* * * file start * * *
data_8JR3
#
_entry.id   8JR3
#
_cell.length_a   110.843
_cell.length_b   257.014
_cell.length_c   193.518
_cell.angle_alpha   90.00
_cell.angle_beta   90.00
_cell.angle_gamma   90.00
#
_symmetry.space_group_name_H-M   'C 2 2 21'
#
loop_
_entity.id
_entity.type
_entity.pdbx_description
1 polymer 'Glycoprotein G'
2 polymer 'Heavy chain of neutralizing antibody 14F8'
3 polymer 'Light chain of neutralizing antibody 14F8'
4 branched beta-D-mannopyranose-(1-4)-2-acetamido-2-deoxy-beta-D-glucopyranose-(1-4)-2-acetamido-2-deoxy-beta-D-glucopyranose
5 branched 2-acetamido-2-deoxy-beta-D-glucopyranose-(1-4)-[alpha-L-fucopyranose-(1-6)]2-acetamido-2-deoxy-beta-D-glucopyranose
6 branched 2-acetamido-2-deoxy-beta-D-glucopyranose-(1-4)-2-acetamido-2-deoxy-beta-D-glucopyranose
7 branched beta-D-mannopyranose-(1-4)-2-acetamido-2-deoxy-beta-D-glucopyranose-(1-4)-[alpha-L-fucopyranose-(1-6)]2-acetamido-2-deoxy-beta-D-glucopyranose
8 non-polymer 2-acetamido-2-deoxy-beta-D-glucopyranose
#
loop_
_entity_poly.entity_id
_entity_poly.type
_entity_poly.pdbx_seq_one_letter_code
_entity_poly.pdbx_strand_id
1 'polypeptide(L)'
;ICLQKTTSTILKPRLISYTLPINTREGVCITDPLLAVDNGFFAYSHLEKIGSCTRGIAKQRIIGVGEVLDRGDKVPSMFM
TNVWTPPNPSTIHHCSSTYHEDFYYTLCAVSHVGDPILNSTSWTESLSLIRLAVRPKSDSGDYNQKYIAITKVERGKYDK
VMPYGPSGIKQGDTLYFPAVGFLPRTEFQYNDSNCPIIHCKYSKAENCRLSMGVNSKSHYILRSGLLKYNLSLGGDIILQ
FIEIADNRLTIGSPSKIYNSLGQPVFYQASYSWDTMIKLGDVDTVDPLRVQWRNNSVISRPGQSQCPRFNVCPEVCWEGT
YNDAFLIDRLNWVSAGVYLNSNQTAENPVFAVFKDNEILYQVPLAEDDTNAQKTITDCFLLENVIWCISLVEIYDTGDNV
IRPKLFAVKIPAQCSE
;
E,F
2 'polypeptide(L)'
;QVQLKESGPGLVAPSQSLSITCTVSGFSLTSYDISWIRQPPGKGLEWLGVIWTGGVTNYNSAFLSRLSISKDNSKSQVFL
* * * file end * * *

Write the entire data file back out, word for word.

data_8JR3
#
_entry.id   8JR3
#
_cell.length_a   110.843
_cell.length_b   257.014
_cell.length_c   193.518
_cell.angle_alpha   90.00
_cell.angle_beta   90.00
_cell.angle_gamma   90.00
#
_symmetry.space_group_name_H-M   'C 2 2 21'
#
loop_
_entity.id
_entity.type
_entity.pdbx_description
1 polymer 'Glycoprotein G'
2 polymer 'Heavy chain of neutralizing antibody 14F8'
3 polymer 'Light chain of neutralizing antibody 14F8'
4 branched beta-D-mannopyranose-(1-4)-2-acetamido-2-deoxy-beta-D-glucopyranose-(1-4)-2-acetamido-2-deoxy-beta-D-glucopyranose
5 branched 2-acetamido-2-deoxy-beta-D-glucopyranose-(1-4)-[alpha-L-fucopyranose-(1-6)]2-acetamido-2-deoxy-beta-D-glucopyranose
6 branched 2-acetamido-2-deoxy-beta-D-glucopyranose-(1-4)-2-acetamido-2-deoxy-beta-D-glucopyranose
7 branched beta-D-mannopyranose-(1-4)-2-acetamido-2-deoxy-beta-D-glucopyranose-(1-4)-[alpha-L-fucopyranose-(1-6)]2-acetamido-2-deoxy-beta-D-glucopyranose
8 non-polymer 2-acetamido-2-deoxy-beta-D-glucopyranose
#
loop_
_entity_poly.entity_id
_entity_poly.type
_entity_poly.pdbx_seq_one_letter_code
_entity_poly.pdbx_strand_id
1 'polypeptide(L)'
;ICLQKTTSTILKPRLISYTLPINTREGVCITDPLLAVDNGFFAYSHLEKIGSCTRGIAKQRIIGVGEVLDRGDKVPSMFM
TNVWTPPNPSTIHHCSSTYHEDFYYTLCAVSHVGDPILNSTSWTESLSLIRLAVRPKSDSGDYNQKYIAITKVERGKYDK
VMPYGPSGIKQGDTLYFPAVGFLPRTEFQYNDSNCPIIHCKYSKAENCRLSMGVNSKSHYILRSGLLKYNLSLGGDIILQ
FIEIADNRLTIGSPSKIYNSLGQPVFYQASYSWDTMIKLGDVDTVDPLRVQWRNNSVISRPGQSQCPRFNVCPEVCWEGT
YNDAFLIDRLNWVSAGVYLNSNQTAENPVFAVFKDNEILYQVPLAEDDTNAQKTITDCFLLENVIWCISLVEIYDTGDNV
IRPKLFAVKIPAQCSE
;
E,F
2 'polypeptide(L)'
;QVQLKESGPGLVAPSQSLSITCTVSGFSLTSYDISWIRQPPGKGLEWLGVIWTGGVTNYNSAFLSRLSISKDNSKSQVFL